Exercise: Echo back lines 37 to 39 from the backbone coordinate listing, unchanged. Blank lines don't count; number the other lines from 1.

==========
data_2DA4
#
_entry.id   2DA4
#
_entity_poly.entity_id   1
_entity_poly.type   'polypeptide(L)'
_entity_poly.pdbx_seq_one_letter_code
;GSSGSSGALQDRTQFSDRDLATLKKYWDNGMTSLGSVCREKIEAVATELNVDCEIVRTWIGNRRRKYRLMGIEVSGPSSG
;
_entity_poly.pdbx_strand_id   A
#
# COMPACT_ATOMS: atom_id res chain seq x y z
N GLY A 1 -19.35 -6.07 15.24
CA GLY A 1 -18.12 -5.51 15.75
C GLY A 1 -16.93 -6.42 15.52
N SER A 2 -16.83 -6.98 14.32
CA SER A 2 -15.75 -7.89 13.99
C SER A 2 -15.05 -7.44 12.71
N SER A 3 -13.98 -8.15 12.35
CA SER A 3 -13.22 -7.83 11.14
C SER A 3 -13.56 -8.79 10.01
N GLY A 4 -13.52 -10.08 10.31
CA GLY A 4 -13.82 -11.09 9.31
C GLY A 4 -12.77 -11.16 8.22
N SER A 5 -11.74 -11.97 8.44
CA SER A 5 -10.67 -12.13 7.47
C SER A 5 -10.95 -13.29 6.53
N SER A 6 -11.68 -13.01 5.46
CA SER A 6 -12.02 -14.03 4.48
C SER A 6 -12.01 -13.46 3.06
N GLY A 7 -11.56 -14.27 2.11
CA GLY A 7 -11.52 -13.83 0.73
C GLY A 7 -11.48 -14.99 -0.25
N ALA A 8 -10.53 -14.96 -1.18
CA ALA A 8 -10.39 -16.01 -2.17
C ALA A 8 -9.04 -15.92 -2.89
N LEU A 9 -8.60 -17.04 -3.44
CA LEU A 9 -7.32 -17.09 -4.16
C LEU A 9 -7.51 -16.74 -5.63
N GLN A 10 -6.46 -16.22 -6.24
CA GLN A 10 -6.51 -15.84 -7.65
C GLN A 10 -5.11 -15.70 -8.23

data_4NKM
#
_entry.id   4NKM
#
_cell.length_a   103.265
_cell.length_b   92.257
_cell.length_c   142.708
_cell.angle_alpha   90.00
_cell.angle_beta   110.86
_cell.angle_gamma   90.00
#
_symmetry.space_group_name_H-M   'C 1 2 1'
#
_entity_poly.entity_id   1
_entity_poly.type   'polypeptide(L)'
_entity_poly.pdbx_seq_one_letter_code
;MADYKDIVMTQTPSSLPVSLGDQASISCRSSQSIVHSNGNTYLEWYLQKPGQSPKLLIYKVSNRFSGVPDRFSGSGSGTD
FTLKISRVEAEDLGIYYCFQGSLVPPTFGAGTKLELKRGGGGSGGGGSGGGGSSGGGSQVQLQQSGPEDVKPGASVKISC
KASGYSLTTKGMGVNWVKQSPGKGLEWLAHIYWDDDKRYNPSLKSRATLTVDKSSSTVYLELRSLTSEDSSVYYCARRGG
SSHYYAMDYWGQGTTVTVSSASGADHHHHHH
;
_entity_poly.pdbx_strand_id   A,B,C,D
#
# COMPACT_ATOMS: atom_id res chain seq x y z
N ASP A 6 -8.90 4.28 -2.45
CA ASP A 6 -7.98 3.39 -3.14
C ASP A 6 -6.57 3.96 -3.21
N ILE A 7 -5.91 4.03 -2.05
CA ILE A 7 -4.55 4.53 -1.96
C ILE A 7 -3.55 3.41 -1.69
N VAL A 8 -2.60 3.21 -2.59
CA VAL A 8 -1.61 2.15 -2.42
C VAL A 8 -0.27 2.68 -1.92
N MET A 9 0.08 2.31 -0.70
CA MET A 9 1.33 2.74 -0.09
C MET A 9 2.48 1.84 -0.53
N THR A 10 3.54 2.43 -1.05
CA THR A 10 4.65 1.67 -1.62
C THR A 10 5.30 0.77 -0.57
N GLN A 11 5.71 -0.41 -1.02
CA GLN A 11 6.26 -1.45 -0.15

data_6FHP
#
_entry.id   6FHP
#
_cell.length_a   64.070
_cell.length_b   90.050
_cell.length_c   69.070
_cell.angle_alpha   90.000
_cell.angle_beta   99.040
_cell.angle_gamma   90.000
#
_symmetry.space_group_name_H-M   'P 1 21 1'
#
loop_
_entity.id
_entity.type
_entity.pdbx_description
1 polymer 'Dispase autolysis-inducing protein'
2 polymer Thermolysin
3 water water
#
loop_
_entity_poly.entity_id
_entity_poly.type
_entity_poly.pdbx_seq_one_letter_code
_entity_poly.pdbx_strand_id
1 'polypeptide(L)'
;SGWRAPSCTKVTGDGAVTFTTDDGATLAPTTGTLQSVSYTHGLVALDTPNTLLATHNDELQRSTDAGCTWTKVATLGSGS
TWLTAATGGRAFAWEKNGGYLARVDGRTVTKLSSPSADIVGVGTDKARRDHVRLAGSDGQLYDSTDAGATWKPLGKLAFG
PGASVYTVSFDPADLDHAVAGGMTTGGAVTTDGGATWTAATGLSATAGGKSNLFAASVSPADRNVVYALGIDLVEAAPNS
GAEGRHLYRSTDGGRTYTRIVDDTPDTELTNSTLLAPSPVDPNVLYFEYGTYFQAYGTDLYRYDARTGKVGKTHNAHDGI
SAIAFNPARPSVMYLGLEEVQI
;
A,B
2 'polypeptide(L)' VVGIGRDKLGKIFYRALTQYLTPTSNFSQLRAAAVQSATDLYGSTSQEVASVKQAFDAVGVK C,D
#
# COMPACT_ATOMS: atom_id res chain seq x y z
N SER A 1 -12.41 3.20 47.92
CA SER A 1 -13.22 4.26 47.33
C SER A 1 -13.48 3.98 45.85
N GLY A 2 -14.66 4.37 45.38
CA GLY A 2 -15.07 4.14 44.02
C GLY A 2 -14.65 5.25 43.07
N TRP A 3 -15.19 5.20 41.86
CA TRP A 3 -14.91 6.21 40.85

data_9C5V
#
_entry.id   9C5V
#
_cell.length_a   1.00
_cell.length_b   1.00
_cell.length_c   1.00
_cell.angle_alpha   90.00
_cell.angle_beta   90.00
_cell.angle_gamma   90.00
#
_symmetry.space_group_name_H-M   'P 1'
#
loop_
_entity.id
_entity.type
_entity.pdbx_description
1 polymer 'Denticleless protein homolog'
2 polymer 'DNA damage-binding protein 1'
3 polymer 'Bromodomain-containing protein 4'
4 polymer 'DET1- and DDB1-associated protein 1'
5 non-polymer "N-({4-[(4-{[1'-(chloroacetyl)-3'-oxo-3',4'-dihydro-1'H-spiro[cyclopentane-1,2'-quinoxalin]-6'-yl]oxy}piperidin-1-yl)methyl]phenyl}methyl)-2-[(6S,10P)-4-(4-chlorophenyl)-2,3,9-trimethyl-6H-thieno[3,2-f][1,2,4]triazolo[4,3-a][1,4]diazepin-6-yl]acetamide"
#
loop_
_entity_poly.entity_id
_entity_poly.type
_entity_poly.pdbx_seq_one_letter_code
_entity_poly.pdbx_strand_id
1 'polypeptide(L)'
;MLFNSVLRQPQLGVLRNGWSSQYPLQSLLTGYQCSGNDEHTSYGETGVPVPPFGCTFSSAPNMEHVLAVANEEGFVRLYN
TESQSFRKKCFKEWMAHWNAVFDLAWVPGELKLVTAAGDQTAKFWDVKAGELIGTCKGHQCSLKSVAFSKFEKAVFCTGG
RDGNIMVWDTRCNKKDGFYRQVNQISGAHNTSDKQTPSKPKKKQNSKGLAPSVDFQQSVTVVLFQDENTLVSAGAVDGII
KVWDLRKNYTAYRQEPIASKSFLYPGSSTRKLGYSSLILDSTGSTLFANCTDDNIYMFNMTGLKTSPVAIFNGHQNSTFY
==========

N LEU A 9 -8.60 -17.04 -3.44
CA LEU A 9 -7.32 -17.09 -4.16
C LEU A 9 -7.51 -16.74 -5.63